IU history is Black history

No comments

By: Mira Costello


   Black History Month is often full of figures we know well: Dr. Martin Luther King, Jr., Rosa Parks, Harriet Tubman, Jackie Robinson and Barack Obama cover our February bulletin boards and newsletters. Remembering their legacies and contributions is undeniably important – but many stories of Black joy, achievement and excellence go untold, and some of them happened right here at Indiana University.

   In 1882, 62 years after IU was founded and 16 years after the Civil Rights Act of 1866, Harvey Young enrolled as the university’s first Black student. While IU was not the first school to admit Black students – with smaller, private Oberlin admitting students of color beginning in 1835 – its decisions are in stark contrast to public schools like the University of Georgia, who did not desegregate until 1961. 

   According to an article for the IU Bicentennial Magazine by Carey Beam, Young attended IU for three years before leaving school to teach in Indianapolis Public Schools. It is unclear how many more students of color attended IU between then and 1895, when Marcellus Neal became the first Black graduate of the university. It wasn’t long before Carrie Parker became IU’s first Black female student in 1898, and Frances Marshall became the first Black female graduate of IU in 1919.

   However, the 1890s weren’t just a special time for Neal. Preston Eagleson, said to be the second Black IU graduate, joined white classmates on the IU football team in 1893, making football one of the first desegregated sports at IU. However, according to “Beyond the First: Early African-American Athletic Experiences at IU” by Angel Nathan, a group of Black students (pictured) branched away from the school’s team to form their own group of Black players, likely due to the alienation and mistreatment Eagleson faced from spectators and other teams as the only Black player on the team.

   This mistreatment had ripple effects: according to “IU Football, Preston E. Eagleson, and the 1885 Civil Rights Act” by Dina Kellams, a lawsuit that followed a discrimination incident against Eagleson in 1894 set a precedent to enforce the Indiana Civil Rights Act of 1885, which ensured equal use of businesses and facilities.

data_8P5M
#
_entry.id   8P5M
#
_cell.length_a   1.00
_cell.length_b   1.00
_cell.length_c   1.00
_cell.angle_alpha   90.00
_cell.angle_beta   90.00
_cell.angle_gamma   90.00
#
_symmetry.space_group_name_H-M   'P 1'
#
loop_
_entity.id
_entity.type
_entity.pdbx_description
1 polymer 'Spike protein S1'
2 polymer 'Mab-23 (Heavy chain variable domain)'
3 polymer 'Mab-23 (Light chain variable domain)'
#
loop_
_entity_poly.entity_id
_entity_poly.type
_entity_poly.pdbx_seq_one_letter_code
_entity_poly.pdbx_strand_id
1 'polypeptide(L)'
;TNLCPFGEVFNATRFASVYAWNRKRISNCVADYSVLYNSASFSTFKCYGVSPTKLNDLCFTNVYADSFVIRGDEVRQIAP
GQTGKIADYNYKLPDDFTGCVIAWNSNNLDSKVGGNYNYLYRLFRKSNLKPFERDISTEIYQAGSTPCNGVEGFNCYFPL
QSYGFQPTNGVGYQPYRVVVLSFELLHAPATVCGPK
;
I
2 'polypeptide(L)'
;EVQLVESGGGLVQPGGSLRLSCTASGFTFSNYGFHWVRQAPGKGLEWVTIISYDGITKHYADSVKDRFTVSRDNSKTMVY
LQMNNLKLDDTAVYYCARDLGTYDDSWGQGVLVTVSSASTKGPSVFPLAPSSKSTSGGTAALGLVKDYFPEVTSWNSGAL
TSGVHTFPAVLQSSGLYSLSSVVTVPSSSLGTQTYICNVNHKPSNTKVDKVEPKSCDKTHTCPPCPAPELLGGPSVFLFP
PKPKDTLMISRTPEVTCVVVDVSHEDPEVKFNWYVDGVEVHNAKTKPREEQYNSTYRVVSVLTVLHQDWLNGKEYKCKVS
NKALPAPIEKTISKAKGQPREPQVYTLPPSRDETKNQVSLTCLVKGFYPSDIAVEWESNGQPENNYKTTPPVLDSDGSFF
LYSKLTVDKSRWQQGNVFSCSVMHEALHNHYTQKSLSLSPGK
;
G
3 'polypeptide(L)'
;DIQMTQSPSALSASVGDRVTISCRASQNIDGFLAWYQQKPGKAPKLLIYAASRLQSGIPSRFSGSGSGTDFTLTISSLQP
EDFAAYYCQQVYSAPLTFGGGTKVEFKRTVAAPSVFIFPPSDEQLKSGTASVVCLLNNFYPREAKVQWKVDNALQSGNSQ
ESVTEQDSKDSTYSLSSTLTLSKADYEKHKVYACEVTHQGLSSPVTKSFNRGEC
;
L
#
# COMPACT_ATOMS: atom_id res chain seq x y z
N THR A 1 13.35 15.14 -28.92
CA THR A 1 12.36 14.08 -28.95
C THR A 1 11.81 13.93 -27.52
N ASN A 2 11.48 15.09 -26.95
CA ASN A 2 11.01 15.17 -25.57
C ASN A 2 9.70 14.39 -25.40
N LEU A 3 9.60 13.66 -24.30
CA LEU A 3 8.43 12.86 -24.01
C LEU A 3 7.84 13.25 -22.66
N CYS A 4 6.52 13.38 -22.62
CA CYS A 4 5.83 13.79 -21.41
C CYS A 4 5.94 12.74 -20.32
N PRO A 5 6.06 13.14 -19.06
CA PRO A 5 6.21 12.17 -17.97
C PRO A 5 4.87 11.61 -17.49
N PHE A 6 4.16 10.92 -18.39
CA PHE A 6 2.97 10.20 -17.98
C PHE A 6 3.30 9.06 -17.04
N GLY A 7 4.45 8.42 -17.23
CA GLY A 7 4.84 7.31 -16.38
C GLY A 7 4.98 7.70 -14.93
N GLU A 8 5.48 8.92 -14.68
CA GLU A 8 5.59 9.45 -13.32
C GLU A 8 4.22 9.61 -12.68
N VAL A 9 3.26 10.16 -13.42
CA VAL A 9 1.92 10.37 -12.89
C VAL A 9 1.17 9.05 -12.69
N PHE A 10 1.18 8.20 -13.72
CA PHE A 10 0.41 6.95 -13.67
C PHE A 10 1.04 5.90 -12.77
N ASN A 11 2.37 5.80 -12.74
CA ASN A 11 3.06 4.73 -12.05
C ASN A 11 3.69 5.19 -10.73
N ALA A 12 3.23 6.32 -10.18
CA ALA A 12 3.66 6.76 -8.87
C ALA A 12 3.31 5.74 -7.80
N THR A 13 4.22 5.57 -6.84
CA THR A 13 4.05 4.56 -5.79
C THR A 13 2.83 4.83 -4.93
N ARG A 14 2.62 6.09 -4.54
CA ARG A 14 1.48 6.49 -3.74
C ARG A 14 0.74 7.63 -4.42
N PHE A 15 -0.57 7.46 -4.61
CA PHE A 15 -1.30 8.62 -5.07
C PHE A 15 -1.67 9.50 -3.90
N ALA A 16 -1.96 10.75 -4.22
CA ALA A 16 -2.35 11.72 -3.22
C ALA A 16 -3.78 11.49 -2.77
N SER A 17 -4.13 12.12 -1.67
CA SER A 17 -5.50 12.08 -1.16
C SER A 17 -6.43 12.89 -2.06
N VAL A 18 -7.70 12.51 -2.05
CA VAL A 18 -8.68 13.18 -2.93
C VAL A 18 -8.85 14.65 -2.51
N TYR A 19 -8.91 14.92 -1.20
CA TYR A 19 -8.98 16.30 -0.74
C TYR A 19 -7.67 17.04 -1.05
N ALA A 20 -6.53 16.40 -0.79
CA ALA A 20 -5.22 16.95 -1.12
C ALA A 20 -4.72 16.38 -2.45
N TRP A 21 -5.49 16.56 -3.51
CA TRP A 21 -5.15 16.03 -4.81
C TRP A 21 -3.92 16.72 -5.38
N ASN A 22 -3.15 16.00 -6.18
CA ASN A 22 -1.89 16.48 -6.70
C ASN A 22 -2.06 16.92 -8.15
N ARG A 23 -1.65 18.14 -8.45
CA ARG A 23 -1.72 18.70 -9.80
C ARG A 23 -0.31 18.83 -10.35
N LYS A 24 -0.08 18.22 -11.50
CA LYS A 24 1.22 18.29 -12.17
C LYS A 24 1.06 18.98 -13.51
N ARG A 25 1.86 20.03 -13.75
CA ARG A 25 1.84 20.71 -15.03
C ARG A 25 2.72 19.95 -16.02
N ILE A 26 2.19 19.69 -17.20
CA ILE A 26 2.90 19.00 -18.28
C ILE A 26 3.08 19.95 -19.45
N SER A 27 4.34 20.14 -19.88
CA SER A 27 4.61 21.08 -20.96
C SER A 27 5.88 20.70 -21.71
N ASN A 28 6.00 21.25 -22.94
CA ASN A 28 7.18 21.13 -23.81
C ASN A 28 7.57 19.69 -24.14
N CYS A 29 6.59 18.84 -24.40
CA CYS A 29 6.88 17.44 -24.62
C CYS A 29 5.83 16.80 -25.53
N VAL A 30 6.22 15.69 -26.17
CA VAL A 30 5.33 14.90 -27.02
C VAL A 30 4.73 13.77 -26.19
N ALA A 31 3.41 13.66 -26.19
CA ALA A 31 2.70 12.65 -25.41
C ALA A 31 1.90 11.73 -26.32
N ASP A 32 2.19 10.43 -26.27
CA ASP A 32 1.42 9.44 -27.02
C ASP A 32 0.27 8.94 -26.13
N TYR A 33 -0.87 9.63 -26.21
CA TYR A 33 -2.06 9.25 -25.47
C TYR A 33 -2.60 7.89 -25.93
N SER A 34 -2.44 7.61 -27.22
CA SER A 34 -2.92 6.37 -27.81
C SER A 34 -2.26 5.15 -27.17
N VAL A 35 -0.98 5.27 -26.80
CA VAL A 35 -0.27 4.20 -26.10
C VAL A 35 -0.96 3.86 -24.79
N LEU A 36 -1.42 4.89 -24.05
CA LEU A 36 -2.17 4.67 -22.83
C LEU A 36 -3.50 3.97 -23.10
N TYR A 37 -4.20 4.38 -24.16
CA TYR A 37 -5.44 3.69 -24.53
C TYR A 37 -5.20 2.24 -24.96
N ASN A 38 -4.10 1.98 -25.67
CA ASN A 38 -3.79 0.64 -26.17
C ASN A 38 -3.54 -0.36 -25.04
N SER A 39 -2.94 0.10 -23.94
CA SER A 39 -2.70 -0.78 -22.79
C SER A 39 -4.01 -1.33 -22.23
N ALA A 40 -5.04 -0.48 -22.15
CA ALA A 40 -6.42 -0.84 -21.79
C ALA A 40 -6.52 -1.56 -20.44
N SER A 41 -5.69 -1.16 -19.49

It may feel like we’ve come a long way since then – it is hard to imagine being separated into different classrooms and facilities because of the color of our skin. However, we still wrestle with racism in other ways, trying to rectify the lasting effects of codified racial inequality in our country.

   IU Bloomington is only 4.14% Black, and while IU South Bend doubles that at 8% and rising, these numbers simply do not match population demographics: 26.61% of people in South Bend are Black, and over 9% in Indiana as a whole are Black. What is preventing us from reflecting these figures in our campus community?

   Improving Diversity, Equitability and Inclusion efforts is critical to the growth, strength and wellbeing of our campus, but those things can seem far away and amorphous, mysteriously couched in diversity hiring initiatives and long-term plans. 

   Although these campus and IU-wide programs are important, diversity, equitability and inclusion start with individual students. They start with events like the Student Government Association’s MLK Day Speak Out event. They start with stepping out of your comfort zone to attend a meeting for an affinity group you might not be a part of. They start with putting ourselves in the position to be uncomfortable and to learn.

   Most of all, though, progress starts with realizing that we are living history.

Population data from World Population Review and United States Census Bureau.

Photo // IU Archives, c. 1913

Leave a Reply